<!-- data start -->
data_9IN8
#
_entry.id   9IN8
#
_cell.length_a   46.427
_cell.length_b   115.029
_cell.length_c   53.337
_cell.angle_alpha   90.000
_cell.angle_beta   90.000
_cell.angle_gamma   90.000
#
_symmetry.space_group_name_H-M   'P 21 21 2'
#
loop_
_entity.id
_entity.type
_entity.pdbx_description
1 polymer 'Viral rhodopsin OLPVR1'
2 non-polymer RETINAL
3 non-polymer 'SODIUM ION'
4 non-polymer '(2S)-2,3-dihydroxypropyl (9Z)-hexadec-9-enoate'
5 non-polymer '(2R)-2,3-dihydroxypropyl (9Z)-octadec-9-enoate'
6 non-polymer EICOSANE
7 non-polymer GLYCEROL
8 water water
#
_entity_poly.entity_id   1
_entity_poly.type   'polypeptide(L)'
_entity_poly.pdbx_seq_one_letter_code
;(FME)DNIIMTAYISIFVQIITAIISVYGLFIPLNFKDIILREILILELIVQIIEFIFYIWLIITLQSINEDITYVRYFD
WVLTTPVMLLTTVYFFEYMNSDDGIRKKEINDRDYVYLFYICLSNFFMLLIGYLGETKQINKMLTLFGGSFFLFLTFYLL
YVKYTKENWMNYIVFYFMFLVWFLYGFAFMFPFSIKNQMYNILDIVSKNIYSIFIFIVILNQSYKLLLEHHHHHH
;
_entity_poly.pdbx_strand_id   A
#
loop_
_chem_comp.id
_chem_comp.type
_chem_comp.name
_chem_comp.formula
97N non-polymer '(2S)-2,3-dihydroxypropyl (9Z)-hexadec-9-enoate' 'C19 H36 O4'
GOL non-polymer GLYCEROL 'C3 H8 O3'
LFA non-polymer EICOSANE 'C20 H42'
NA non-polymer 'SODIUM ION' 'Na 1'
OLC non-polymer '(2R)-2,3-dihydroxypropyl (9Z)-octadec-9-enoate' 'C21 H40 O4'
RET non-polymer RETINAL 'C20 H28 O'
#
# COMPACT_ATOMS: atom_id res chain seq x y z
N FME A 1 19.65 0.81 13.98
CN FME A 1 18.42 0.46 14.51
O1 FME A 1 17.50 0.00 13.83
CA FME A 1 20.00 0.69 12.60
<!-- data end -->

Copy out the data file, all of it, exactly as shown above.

data_9IN8
#
_entry.id   9IN8
#
_cell.length_a   46.427
_cell.length_b   115.029
_cell.length_c   53.337
_cell.angle_alpha   90.000
_cell.angle_beta   90.000
_cell.angle_gamma   90.000
#
_symmetry.space_group_name_H-M   'P 21 21 2'
#
loop_
_entity.id
_entity.type
_entity.pdbx_description
1 polymer 'Viral rhodopsin OLPVR1'
2 non-polymer RETINAL
3 non-polymer 'SODIUM ION'
4 non-polymer '(2S)-2,3-dihydroxypropyl (9Z)-hexadec-9-enoate'
5 non-polymer '(2R)-2,3-dihydroxypropyl (9Z)-octadec-9-enoate'
6 non-polymer EICOSANE
7 non-polymer GLYCEROL
8 water water
#
_entity_poly.entity_id   1
_entity_poly.type   'polypeptide(L)'
_entity_poly.pdbx_seq_one_letter_code
;(FME)DNIIMTAYISIFVQIITAIISVYGLFIPLNFKDIILREILILELIVQIIEFIFYIWLIITLQSINEDITYVRYFD
WVLTTPVMLLTTVYFFEYMNSDDGIRKKEINDRDYVYLFYICLSNFFMLLIGYLGETKQINKMLTLFGGSFFLFLTFYLL
YVKYTKENWMNYIVFYFMFLVWFLYGFAFMFPFSIKNQMYNILDIVSKNIYSIFIFIVILNQSYKLLLEHHHHHH
;
_entity_poly.pdbx_strand_id   A
#
loop_
_chem_comp.id
_chem_comp.type
_chem_comp.name
_chem_comp.formula
97N non-polymer '(2S)-2,3-dihydroxypropyl (9Z)-hexadec-9-enoate' 'C19 H36 O4'
GOL non-polymer GLYCEROL 'C3 H8 O3'
LFA non-polymer EICOSANE 'C20 H42'
NA non-polymer 'SODIUM ION' 'Na 1'
OLC non-polymer '(2R)-2,3-dihydroxypropyl (9Z)-octadec-9-enoate' 'C21 H40 O4'
RET non-polymer RETINAL 'C20 H28 O'
#
# COMPACT_ATOMS: atom_id res chain seq x y z
N FME A 1 19.65 0.81 13.98
CN FME A 1 18.42 0.46 14.51
O1 FME A 1 17.50 0.00 13.83
CA FME A 1 20.00 0.69 12.60